ROME, MAY 30, 2011 (Zenit.org).- At only 44 and with already two years of episcopal experience, Bishop Valentine Tsamma Seane carries a heavy charge on young shoulders.
But the ordinary of Gaborone in Botswana says that his personality and his heart easily lend themselves to self-giving and serving the Church of Christ.
The television program “Where God Weeps” of the Catholic Radio and Television Network (CRTN) in cooperation with Aid to the Church in Need spoke with Bishop Seane about his vocation and the Church in his country, where Catholics are both a minority and a majority.
Q: Botswana is one of Africa’s most stable countries and it has the longest continuous multiparty democracy. It is also a large producer of diamonds. What is the situation of Christianity in Botswana?
Bishop Seane: Botswana is known to be a Christian country. Statistically the Catholic Church accounts for 5%-6% and other Christian churches: Protestants, Pentecostals, spirituals and other independent churches represent about 67%. So you can see it is a Christian country.
Q: So the Catholic Church is a minority?
Bishop Seane: Yes in that sense, but if you take the churches individually like the Anglican church, or the Lutheran church, the Catholic Church is the largest single denomination. If you group the other Christian churches together then they make up a larger part of the population.
Q: How did Protestants come to outnumber Catholics?
Bishop Seane: The Protestants were the first ones to enter as missionaries and for many years they convinced the tribal chiefs not to allow the Catholic Church to enter the country. The Catholic Church was allowed to mission only in 1928. By then the Protestant churches were already well established.
Q: You are a new bishop and one of the first things you wrote was: “I’m a Valentine with a big heart.” Why?
Bishop Seane: I love working with people and, I suppose, because of my openness and passion for working and serving people. I also discovered that my personality and my heart contribute to that expression: self-giving to others, serving the Church of Christ.
Q: What is your other name?
Bishop Seane: I’m also known as Vala, which is short for Valentine. Many people also know me by Tsamma, which means a staff or walking stick. My grandfather gave this name to me because I used to walk with him and he said that I am his staff. The name stuck with me.
Q: Why did you become a priest?
Bishop Seane: I originally wanted to become a lawyer but when a priest came to my parish to preach I thought that I could also serve the people as a priest. I went to the seminary and I continued to be fulfilled and I discovered that it was my vocation, to serve the people of God as a priest.
Q: The priestly vocation is not easy. You have to live a celibate life.
Bishop Seane: Yes it is very challenging and it is a gift from God. It is not just an individual decision and individual capability. One spends eight years in the seminary and the spiritual life is very important and this is what helps us in this journey, a journey of service. It is difficult and it is not easy and it demands self-giving all the time.
Q: Upon your ordination all the important people of Botswana were present. Why was this such an event?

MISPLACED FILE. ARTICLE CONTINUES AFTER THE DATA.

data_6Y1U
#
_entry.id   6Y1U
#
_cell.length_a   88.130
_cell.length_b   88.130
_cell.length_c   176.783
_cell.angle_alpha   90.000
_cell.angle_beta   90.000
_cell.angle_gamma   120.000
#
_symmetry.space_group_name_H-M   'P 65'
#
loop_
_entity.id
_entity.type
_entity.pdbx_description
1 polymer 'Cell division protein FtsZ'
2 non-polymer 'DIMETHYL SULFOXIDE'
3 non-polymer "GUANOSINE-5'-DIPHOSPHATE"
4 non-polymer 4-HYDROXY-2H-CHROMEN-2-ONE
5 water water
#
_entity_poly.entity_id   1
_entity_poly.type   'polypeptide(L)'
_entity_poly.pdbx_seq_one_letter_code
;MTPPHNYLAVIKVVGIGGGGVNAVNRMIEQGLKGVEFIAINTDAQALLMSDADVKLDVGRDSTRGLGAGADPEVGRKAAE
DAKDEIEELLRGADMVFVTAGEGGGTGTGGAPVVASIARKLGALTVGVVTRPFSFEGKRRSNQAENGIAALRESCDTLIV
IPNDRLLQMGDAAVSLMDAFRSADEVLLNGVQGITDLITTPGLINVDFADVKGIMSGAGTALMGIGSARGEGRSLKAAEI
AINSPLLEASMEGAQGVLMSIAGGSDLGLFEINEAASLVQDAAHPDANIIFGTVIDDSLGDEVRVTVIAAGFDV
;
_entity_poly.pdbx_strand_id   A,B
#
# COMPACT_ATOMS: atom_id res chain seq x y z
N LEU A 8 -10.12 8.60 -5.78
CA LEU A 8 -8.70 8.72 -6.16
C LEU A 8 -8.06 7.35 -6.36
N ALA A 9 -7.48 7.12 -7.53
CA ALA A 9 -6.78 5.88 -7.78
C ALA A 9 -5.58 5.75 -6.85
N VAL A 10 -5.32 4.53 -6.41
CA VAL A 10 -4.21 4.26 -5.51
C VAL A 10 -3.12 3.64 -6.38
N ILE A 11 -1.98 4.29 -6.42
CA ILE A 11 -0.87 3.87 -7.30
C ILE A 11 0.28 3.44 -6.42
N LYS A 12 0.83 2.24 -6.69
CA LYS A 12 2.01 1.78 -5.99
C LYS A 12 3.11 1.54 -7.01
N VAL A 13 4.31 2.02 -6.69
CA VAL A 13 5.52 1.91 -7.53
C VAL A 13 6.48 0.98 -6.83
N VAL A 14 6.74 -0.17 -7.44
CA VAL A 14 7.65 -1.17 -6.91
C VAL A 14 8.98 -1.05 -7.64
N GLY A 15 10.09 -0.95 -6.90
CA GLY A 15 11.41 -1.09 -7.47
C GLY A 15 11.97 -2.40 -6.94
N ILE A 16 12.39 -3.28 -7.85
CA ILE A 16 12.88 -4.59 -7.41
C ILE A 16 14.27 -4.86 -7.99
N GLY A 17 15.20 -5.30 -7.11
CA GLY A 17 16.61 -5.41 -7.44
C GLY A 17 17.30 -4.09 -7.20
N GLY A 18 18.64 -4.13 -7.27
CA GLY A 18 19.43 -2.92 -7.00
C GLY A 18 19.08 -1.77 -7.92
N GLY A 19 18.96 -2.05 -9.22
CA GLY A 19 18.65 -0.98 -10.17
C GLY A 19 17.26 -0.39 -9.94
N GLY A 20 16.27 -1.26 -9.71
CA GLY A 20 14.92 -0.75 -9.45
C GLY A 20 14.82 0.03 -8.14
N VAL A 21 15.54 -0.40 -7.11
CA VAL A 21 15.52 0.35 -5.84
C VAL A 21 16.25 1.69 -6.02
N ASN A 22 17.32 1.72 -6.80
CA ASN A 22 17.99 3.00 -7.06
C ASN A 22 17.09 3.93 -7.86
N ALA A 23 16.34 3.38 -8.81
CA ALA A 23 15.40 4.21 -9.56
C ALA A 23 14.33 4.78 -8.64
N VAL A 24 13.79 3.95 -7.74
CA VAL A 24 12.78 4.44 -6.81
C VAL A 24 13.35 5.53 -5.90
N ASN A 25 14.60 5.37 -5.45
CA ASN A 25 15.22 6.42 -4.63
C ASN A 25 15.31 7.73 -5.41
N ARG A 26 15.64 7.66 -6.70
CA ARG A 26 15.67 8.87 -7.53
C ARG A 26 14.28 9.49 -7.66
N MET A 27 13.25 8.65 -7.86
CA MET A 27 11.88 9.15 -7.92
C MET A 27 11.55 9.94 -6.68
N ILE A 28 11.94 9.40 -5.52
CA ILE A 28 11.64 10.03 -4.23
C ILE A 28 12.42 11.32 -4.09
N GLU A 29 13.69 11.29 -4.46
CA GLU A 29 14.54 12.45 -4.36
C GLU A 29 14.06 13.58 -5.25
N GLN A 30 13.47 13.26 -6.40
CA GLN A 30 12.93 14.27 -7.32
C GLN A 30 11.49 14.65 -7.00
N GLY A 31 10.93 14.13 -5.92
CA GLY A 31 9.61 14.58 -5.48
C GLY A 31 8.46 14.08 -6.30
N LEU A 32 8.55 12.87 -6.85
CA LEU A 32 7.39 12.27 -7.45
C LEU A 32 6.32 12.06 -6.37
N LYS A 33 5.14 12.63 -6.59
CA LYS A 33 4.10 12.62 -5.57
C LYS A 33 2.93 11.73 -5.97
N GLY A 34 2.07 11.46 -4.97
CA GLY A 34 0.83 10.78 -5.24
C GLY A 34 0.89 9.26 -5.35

Bishop Seane: You have to remember that many people, including Catholics, have never witnessed an ordination. My predecessor was a bishop for 27 years, so most people were not [at his ordination]. There were 15,000 people at the city hall including visitors from the neighboring countries like South Africa — I worked as a priest in Pretoria. Bishops from Botswana and South Africa came as well as many stars, business people and government members. So it was a national event.
Q: It rained during your ordination. It was seen as a special sign. Why is this?
Bishop Seane: Botswana is very arid, so rain is very precious to us. Even our money is called pula (rain). Rain brings life. As rain is very rare, whenever it rains it is precious and it is seen as a blessing. Even in my family during special occasions, when it rains, it is seen as a blessing. On that day it started as a sunny day. There were no clouds present but toward the end it rained and it was seen as a blessing, a special occasion. God was happy. The ancestors were happy, everybody was happy.
Q: You also wrote that you have experienced God’s love. How?
Bishop Seane: I have experienced it all my life. We grew up well. We are five siblings: two brothers and three sisters. I have experienced the invisible hand of God all my life from childhood, in high school and throughout the various changes during my growth. As you mentioned, I was ordained a priest when I was 27 years old and people were wondering about my age. It happened again when I was ordained a bishop. When I was ordained a bishop there were only 10 bishops younger than me in the whole world. In our conference I am the youngest bishop. So I still experience today the love of God and this helps me to go on in the service of his church.
Q: What have you chosen as a motto?
Bishop Seane: Deus Caritas Est – God is love. I read the Pope’s encyclical, but it just came to me; the love of God is that around which my life centers. The invisible hand of God, that love is what is guiding me. So I keep on appreciating and thanking God for that. I found that it is precious and it helps me to strive to do my work.